There are also important characteristic time scales that govern the dynamics of globular clusters. These are the crossing time , the relaxation time , and the evaporation time . The crossing time is the typical time required for a star in the cluster to travel the characteristic size of the cluster (typically taken to be the half-mass radius). Thus, , where is a typical velocity ( 10 km/s). The relaxation time is the typical time for gravitational interactions with other stars in the cluster to remove the history of a star’s original velocity. This amounts to the time required for gravitational encounters to alter the star’s velocity by an amount comparable to its original velocity. Since the relaxation time is related to the number and strength of the gravitational encounters of a typical cluster star, it is related to the number of stars in the cluster and the average energy of the stars in the cluster. Thus, it can be shown that the mean relaxation time for a cluster is [24, 171]

For a globular cluster with , a characteristic size of , and a typical velocity of , the crossing time and relaxation time are and , although Binney and Tremaine use and consequently [24]. In real globular clusters, the relaxation time varies throughout the cluster and the median value is closer to [24] as found in Figure 1.3 of Spitzer [222] and in Padmanabhan [172].The evaporation time for a cluster is the time required for the cluster to dissolve through the gradual loss of stars that gain sufficient velocity through encounters to escape its gravitational potential. In the absence of stellar evolution and tidal interactions with the galaxy, the evaporation time can be estimated by assuming that a fraction of the stars in the cluster are evaporated every relaxation time. Thus, the rate of loss is . The value of can be determined by noting that the escape speed at a point is related to the gravitational potential at that point by . Consequently, the mean-square escape speed in a cluster with density is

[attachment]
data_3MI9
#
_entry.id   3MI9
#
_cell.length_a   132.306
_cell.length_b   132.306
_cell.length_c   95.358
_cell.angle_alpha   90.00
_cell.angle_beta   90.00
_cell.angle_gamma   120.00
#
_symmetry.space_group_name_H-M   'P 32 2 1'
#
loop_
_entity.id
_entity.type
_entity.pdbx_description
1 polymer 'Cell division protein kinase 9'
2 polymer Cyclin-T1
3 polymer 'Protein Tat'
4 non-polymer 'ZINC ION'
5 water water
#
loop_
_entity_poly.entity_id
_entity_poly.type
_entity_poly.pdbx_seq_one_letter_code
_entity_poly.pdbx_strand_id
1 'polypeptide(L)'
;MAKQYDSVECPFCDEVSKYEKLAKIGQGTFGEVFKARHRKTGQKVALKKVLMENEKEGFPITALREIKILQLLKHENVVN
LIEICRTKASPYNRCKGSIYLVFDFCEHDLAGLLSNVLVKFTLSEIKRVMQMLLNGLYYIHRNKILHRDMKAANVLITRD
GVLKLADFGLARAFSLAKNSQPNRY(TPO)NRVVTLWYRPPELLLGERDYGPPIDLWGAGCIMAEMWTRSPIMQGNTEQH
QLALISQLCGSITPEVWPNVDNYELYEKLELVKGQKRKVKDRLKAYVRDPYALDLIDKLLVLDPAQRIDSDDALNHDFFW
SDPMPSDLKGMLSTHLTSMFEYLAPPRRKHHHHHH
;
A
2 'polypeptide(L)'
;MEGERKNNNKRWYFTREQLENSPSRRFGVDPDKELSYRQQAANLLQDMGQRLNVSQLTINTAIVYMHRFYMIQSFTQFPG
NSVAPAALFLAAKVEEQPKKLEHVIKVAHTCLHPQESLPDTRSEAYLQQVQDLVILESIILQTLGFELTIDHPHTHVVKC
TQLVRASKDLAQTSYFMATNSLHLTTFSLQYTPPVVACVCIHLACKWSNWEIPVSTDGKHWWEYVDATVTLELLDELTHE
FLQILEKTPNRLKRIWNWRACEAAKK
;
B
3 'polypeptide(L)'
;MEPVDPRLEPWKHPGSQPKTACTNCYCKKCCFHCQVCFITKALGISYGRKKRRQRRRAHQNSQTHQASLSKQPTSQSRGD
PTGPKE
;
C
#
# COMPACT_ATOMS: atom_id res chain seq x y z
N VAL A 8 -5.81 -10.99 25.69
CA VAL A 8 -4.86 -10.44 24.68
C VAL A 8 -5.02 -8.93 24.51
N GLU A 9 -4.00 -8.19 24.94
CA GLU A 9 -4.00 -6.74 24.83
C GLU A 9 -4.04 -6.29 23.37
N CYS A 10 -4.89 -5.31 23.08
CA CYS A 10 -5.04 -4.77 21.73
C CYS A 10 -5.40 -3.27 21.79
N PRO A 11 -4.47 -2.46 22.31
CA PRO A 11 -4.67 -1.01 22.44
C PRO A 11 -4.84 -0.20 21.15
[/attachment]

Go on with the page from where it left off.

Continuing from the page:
where is the total potential energy of the cluster and is its total mass. If the system is virialized (as we would expect after a relaxation time), then , where is the total kinetic energy of the cluster, and Thus, stars with speeds above twice the RMS speed will evaporate. Assuming a Maxwellian distribution of speeds, the fraction of stars with is . Therefore, the evaporation time is Stellar evolution and tidal interactions tend to shorten the evaporation time (see Gnedin and Ostriker [83] and references therein for a thorough discussion of these effects). Using a typical for a globular cluster, we see that , which is comparable to the observed age of globular clusters.The characteristic time scales of globular clusters differ significantly from each other: .

When discussing stellar interactions during a given epoch of globular cluster evolution, it is possible to describe the background structure of the globular cluster in terms of a static model. These models describe the structure of the cluster in terms of a distribution function that can be thought of as providing a probability of finding a star at a particular location in phase-space. The static models are valid over time scales which are shorter than the relaxation time so that gravitational interactions do not have time to significantly alter the distribution function. We can therefore assume . The structure of the globular cluster is then determined by the collisionless Boltzmann equation,

where the gravitational potential is found from withThe solutions to Equation (5) are often described in terms of the relative energy per unit mass with the relative potential defined as . The constant is chosen so that there are no stars with relative energy less than 0 (i.e. for and for ). A simple class of solutions to Equation (5),

generates what are known as Plummer models. A convenient class of models which admits anisotropy and a distribution in angular momenta is known as King–Michie models. The King–Michie distribution function is with for and being a constant. The velocity dispersion is determined by and the anisotropy radius is defined so that the velocity distribution changes from nearly isotropic at the center to nearly radial at . The King–Michie distribution can be generalized to multi-mass systems, and although not dynamically correct, they can be used for mass estimates. A good description of the construction of a multi-mass King–Michie model can be found in the appendix of Miocchi [161].http://www.livingreviews.org/lrr-2006-2 |
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